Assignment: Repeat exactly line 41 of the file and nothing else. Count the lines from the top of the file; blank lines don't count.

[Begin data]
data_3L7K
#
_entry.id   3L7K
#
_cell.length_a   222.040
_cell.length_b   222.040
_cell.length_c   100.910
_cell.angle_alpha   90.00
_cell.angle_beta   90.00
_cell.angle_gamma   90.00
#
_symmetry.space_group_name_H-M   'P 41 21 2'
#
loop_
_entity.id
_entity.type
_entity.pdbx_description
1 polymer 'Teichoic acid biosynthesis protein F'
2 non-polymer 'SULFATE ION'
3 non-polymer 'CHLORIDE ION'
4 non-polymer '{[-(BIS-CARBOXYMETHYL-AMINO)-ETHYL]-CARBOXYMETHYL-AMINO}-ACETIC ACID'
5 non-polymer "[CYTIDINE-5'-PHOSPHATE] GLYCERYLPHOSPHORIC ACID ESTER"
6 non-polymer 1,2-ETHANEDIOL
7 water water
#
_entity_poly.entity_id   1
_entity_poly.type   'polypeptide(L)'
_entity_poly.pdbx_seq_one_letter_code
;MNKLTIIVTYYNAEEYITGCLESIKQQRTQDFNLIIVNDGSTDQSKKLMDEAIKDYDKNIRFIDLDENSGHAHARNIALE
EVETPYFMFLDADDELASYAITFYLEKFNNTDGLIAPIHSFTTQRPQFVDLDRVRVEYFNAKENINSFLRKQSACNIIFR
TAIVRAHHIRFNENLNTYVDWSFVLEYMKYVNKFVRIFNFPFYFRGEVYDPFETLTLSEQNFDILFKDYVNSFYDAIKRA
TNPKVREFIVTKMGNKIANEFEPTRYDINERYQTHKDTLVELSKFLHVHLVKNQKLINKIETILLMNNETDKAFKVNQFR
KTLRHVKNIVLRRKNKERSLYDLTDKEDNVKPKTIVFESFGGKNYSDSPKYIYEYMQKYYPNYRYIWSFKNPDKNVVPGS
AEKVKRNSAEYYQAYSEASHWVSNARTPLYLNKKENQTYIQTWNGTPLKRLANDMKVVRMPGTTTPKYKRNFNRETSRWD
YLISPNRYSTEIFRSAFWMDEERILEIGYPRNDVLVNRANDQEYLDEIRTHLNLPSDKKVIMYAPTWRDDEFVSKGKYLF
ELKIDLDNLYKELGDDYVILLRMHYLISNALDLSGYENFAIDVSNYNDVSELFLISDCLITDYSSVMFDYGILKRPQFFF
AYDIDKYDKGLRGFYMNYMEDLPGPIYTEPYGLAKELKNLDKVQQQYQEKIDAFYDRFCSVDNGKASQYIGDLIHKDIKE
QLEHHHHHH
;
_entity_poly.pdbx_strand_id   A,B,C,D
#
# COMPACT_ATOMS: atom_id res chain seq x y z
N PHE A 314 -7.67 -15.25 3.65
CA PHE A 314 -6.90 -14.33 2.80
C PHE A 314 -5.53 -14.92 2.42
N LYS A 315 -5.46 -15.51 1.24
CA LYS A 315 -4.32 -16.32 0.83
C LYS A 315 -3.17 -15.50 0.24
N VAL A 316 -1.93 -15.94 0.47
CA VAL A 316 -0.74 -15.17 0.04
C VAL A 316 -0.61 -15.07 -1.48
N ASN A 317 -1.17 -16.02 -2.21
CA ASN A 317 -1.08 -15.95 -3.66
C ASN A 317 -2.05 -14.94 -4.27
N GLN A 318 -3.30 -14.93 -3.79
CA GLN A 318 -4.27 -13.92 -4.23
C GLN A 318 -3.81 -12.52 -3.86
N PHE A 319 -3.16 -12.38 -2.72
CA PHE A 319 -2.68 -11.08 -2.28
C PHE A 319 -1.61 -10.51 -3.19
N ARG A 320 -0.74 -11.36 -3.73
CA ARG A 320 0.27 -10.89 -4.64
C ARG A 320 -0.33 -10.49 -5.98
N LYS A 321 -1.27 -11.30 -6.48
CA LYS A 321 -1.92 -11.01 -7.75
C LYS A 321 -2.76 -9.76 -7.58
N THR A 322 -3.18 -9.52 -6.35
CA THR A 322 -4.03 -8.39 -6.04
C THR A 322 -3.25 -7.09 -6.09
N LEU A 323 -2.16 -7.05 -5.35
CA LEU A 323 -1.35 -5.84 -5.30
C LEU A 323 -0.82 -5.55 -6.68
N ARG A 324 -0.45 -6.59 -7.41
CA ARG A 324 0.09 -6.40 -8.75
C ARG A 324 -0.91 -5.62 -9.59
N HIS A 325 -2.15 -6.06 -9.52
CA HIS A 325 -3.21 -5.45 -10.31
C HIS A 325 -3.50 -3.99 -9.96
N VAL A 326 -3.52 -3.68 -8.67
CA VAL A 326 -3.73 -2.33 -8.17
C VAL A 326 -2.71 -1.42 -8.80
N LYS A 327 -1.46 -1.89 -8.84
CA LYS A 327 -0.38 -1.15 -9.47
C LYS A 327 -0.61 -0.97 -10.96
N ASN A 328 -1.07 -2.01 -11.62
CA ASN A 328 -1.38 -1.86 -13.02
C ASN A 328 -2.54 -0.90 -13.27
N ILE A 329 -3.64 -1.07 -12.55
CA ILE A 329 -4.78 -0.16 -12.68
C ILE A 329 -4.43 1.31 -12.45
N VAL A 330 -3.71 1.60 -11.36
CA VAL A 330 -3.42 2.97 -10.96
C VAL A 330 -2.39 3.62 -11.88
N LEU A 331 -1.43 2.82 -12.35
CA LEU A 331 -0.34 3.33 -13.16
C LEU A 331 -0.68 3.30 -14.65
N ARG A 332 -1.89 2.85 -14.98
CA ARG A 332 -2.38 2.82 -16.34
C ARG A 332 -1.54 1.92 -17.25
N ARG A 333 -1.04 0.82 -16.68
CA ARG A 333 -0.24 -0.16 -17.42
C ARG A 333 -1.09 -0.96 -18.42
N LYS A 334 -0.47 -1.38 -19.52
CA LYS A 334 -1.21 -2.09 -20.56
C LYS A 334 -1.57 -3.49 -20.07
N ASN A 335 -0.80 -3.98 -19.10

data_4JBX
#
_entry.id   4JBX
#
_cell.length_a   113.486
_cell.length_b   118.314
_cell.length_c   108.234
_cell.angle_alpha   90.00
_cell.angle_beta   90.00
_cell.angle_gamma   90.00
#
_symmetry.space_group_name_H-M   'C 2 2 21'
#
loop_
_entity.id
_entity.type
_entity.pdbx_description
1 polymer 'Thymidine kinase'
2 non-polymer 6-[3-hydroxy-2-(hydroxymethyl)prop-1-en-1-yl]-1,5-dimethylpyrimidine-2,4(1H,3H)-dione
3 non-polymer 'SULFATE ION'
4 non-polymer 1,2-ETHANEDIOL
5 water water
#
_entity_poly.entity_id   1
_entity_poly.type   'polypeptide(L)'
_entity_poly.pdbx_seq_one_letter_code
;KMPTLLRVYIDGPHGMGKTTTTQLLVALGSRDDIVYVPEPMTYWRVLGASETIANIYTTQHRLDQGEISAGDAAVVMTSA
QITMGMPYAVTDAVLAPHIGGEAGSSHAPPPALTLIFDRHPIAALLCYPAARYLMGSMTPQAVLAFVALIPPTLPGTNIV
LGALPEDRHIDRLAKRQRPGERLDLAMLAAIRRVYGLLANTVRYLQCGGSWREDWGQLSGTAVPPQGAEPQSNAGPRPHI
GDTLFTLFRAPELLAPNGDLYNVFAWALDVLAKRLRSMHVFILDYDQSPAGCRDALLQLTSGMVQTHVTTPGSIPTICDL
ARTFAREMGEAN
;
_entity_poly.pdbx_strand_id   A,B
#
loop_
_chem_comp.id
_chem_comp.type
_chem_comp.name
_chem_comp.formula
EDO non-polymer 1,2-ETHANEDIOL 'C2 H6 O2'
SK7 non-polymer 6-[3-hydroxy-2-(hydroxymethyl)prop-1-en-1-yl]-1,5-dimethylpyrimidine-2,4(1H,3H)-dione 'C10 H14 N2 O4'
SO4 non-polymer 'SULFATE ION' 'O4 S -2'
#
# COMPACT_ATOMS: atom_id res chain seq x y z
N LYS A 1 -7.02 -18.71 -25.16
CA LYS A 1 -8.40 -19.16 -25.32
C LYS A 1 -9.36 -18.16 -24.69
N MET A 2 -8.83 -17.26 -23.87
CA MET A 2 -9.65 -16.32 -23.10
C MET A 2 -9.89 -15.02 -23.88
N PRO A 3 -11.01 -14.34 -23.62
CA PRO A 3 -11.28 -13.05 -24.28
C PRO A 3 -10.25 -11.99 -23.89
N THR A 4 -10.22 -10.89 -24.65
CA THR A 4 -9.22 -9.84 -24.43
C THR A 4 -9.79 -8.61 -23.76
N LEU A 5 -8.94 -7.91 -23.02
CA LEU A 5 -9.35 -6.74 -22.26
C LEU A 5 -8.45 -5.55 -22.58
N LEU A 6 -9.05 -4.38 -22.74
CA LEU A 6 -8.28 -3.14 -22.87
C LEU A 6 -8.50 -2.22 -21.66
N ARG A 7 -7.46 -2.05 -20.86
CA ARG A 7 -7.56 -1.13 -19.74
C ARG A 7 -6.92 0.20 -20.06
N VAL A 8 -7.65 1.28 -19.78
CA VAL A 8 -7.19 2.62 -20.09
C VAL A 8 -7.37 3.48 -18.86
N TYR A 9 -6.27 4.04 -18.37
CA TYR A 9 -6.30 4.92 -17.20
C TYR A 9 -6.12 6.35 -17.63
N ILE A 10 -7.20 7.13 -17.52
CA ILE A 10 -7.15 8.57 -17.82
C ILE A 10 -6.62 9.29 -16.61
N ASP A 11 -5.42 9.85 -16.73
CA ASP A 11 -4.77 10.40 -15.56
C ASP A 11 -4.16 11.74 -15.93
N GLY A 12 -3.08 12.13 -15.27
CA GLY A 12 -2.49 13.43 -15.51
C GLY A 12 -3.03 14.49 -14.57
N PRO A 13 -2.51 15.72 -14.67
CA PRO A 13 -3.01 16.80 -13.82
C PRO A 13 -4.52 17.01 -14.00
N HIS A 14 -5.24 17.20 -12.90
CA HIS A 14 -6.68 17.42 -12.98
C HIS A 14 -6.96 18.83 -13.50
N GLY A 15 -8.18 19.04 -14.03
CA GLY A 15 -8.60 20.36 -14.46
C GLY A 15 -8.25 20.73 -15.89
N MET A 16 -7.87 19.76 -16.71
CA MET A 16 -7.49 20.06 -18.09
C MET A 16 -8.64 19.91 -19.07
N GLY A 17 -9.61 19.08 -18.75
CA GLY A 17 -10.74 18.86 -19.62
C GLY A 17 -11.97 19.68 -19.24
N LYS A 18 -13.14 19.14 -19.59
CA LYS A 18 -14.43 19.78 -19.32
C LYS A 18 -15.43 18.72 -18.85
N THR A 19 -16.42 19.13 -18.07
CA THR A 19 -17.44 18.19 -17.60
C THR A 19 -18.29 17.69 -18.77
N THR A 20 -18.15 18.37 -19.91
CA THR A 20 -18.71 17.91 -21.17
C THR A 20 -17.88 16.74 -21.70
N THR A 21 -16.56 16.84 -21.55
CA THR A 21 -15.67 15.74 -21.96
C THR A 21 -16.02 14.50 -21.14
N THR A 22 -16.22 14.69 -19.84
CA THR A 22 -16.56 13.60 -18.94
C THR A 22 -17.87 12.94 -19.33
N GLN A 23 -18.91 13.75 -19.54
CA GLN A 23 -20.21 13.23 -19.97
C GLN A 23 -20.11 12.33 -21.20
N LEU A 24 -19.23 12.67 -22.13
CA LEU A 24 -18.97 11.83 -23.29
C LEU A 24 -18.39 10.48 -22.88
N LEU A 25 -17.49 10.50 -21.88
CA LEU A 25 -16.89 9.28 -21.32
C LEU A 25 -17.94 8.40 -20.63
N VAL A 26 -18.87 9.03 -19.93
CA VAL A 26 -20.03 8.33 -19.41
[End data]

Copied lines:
#